I welcome this Bill. However, I must qualify that by saying I hope this legislation does not end up as another piece of unfinished business, like the Local Government (Reorganisation) Act which started life in this House over six years ago and is still part of an ongoing process within Dublin County Council and in local authorities generally. While waiting for the Local Government (Reorganisation) Act to be implemented fully within county councils on the planning front, major undesired developments are occurring throughout the length and breadth of Ireland. This Bill gives me an opportunity, as a person who represents one of the most scenic and high amenity areas of Dublin city, to speak in defence of such invaluable national assets. Will the Bill before the House afford any protection against such undesirable developments, or will it end up as another piece of unfinished business within local authorities?
In essence, what I am saying is this: I am not happy with the speed and the pace of imlementation of the Local Government (Reorganisation) Act which to date has not been implemented within Dublin County Council. I hope this legislation, which seems to be what is desired, is implemented much quicker than the three years which some commentators say it will take to fully implement. While local authorities are making every effort to implement the Local Government (Reorganisation) Act and while they will make every effort to implement this Bill as quickly as possible, developers are carrying out the rape of such scenic areas as Howth Head and Sutton and every green space is threatened with extinction by developers who wish to plan Bel Air or Dallas type housing, completely ruining some of the most scenic sites in western Europe. So serious is the threat on this scale to the environment in north-east Dublin that the residents of Howth peninsula and Sutton have come together in an effort to bring pressure to bear on local authorities and on the Government to save such sites of scenic and environmental importance. The Howth Sutton 2,000 group is completely voluntary. With the help on a voluntary basis of architects and planners they are now identifying sites of such significance and merit in the Howth peninsula. The east mountain of Howth is still threatened with development as is the large area of Carrickbrack, close to Sutton. If Dublin County Council cannot find enough money or exchange lands and purchase the interest of such developers, these scenic sites will be lost forever.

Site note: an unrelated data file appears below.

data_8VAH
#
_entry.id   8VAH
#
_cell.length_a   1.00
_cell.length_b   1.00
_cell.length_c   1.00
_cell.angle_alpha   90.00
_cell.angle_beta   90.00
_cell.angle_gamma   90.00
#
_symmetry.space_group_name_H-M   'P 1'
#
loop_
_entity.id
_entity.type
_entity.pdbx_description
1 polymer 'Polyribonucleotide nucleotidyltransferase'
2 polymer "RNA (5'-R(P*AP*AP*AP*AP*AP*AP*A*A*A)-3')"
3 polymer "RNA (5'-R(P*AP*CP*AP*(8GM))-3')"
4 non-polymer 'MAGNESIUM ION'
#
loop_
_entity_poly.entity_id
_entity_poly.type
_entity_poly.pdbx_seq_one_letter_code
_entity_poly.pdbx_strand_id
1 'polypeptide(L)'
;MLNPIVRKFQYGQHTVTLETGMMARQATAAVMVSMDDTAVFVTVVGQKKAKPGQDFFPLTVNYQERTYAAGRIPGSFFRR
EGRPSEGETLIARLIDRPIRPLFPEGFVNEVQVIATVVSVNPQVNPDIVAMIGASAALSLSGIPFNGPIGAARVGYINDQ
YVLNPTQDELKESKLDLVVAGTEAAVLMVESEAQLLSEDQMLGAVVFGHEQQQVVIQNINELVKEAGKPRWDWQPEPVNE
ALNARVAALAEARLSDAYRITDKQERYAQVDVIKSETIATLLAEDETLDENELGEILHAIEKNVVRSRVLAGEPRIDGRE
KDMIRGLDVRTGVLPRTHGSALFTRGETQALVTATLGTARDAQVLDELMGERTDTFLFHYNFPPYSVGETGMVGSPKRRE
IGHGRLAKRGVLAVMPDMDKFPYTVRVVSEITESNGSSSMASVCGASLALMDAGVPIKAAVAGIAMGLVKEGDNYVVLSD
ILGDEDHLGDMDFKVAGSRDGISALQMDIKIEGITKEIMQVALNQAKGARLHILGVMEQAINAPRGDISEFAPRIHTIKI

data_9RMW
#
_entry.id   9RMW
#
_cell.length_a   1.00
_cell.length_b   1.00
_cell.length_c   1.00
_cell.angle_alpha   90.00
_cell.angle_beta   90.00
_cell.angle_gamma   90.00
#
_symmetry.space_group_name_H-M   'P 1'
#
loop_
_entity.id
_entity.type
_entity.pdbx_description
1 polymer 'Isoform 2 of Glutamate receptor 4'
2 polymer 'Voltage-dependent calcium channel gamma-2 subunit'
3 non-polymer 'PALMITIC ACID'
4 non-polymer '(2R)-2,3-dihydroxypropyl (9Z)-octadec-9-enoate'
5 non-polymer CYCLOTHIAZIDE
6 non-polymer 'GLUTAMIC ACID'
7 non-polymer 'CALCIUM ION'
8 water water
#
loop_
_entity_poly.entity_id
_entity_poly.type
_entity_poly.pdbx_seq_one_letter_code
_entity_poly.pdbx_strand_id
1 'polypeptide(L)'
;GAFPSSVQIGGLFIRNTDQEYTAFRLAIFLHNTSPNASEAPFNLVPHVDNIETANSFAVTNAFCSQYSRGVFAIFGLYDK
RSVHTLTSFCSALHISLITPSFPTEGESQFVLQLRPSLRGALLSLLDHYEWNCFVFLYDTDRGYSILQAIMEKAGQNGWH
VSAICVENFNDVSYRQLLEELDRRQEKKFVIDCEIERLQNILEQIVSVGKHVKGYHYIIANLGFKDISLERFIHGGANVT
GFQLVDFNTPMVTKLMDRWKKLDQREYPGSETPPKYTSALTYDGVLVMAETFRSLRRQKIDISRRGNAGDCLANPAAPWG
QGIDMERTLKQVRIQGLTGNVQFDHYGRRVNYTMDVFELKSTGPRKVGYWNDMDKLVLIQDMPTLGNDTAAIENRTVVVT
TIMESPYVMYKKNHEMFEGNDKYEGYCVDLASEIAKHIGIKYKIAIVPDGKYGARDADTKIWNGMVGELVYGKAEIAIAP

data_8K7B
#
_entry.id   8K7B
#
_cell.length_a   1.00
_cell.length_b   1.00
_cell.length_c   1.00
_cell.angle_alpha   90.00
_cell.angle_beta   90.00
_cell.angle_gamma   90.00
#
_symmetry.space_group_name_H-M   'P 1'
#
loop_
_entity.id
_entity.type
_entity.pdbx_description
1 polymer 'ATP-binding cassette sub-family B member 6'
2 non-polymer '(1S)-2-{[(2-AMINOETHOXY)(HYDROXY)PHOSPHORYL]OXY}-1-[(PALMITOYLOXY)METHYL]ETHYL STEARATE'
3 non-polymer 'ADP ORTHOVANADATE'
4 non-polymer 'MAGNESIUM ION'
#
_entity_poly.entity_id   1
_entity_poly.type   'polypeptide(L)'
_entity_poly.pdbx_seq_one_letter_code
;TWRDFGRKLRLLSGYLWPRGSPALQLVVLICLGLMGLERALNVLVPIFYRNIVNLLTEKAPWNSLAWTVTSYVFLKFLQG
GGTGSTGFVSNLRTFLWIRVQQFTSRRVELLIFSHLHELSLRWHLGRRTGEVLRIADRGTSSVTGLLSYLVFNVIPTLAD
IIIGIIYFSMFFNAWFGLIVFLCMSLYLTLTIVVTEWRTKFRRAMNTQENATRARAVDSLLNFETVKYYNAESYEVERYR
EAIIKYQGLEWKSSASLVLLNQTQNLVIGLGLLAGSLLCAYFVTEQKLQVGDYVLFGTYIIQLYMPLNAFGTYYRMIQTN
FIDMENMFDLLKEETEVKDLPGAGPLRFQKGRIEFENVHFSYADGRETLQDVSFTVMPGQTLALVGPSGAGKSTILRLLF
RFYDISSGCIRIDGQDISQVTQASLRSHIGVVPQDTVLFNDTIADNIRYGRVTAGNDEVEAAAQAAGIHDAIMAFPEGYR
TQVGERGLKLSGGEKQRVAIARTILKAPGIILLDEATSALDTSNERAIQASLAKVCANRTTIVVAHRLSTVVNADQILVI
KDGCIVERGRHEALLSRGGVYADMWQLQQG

I wish to turn now to one of the most scenic and best amenities in Dublin. Here I refer to the cliff walks, the rights of way and the Hill of Howth. Some of these walks, which start from the most scenic areas of Dublin Bay in the Sutton area and work their way right around to Howth Harbour, are an invaluable asset. However, they have not been taken in charge by the local authority and the Government does not seem to interest themselves in such amenities. The only way one can interest oneself in such amenities is to put money up front and ensure that such rights of way and such cliff walks which are so near the city are properly presented by way of leaflets explaining the historical sites around these walks. Tourists who come to Dublin like to get out and see the countryside and see Dublin as it is. This amenity on our doorsteps is completely neglected.
Dublin County County have made every effort to have the walks brought up to date. It is impossible to take a walk around that area without running into brambles and injuring oneself as the area is completely overgrown. There is no proper hard core or paving on these rights of way. Dublin County Council have tried to operate schemes through FÁS and the Department of Labour. Though they made every effort last year, the Department of Labour were not able to sanction such schemes and Dublin County Council were unable to take on staff to do anything about the walks. People were prepared to put in some work. However, they could not liaise with Dublin County Council and do such works because a programme was not put in place since the Department of Labour did not sanction the schemes. The rights of way are there and locals are still pressing to have some scheme put in place by Dublin County Council which would need finance from Government. Will the Minister look into it and see if finance can be put at the disposal of Dublin County Council so that they can take the rights of way in charge from An Taisce and look after them properly so that they can be used as an amenity and to encourage tourism?